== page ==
Whether you choose to return to campus or study exclusively online, you remain eligible for merit scholarship and financial aid packages. If you plan to be part-time, or anything other than 15 credits, you should fill out the Early Aid Adjustment form on the Student Financial Services (SFS) website. This will prompt SFS to reevaluate your aid and provide you with that information. If a student attends part-time and has a merit scholarship, it still applies and will be prorated. Students should contact Student Financial Services about federal aid or other non-SAIC scholarships and grants that may be impacted by credit changes.

The tuition for modified in-person and all-online instruction will remain the same. For more than 154 years, SAIC has provided a world-class learning environment on the strength of the deep experience, knowledge, and innovative approach of our faculty. This year will be no different. SAIC has committed to providing the robust art and design education students come to expect from SAIC, regardless of modality.

Each section of every course has been evaluated on the basis of the course's curriculum, the needs of the faculty, the overall need to de-densify campus, and how the class will be delivered. In some cases, you will find that departments have offered a section of the same course in both formats. However, we are not able to offer both an all-online and modified in-person format for every class. PeopleSoft Self-Service will always remain the best place to see every course that is offered, and each course will show its mode of instruction, whether modified in-person or all-online.

SAIC expects that roughly a third of our existing fall courses will be fully online. SAIC has also added almost 40 new online courses that are available to all interested students and that meet at times that may be more feasible for students living abroad. Students should contact their academic advisor via email or by calling Academic Advising at 312.629.6800 for assistance with their course schedule and to discuss individual concerns and types of support they may need. Students can also reach out to the Disabilities and Learning Resource Center (DLRC) to discuss potential accommodations.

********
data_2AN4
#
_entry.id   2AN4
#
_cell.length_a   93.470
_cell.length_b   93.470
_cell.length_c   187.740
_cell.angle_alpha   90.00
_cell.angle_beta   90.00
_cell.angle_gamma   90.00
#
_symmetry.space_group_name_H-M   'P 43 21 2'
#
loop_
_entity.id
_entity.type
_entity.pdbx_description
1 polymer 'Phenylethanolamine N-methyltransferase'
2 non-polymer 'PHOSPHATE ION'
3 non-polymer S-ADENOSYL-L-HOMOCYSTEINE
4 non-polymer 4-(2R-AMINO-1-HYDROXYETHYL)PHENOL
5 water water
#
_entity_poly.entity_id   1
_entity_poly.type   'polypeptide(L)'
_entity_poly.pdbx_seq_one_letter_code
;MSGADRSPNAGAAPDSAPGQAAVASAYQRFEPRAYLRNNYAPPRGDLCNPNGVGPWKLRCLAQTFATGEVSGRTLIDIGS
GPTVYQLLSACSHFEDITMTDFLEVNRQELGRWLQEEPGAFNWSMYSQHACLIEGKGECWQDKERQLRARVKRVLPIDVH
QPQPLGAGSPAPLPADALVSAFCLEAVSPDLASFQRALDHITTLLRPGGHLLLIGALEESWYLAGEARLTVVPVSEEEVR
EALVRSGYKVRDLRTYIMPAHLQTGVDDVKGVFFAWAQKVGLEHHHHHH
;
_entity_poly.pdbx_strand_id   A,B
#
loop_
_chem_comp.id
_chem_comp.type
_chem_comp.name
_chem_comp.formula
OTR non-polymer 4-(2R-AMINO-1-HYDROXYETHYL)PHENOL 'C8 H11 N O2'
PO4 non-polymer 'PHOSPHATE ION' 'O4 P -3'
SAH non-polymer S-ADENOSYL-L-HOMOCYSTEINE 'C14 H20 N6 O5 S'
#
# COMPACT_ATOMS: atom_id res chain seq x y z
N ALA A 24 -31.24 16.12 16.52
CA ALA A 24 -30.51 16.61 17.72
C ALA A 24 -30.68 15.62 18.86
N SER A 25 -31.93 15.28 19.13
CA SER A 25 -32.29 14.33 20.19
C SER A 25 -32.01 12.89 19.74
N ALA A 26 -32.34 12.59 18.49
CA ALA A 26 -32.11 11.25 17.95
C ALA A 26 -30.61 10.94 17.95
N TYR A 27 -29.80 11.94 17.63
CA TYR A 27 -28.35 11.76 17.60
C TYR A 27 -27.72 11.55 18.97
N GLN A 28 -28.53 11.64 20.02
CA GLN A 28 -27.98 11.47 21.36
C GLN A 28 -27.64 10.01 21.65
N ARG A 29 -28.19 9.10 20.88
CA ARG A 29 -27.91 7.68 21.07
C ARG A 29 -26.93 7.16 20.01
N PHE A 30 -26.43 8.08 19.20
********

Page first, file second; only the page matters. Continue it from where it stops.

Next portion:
Most departments have existing procedures allowing students to postpone their placement into advanced studio courses after being accepted. Students should contact the department to which they applied for an advanced or specialized course to discuss their unique situations.

Synchronous instruction involves faculty and students meeting virtually at a scheduled time. Most synchronous instruction will involve streaming audio/video, but a live text or group chat would also fall in this category. Faculty will often use video conferencing software such as Zoom and Google Hangouts for delivering synchronous instruction. Other materials such as homework and instructions for projects will be made available on Canvas or by email.

Asynchronous instruction involves faculty providing material online, but does not include the faculty and class meeting virtually together at a particular time. Faculty might upload slide presentations (PowerPoint, Keynote, or Google Suite), video-recorded lectures accompanied by slides or notes, student assignments, etc. Students then access the material and complete work as required according to a schedule provided by faculty. Exams may sometimes be taken during a particular time window.

For more general information about online study at SAIC, visit the John M. Flaxman Library’s Guide for Remote Learning and Making.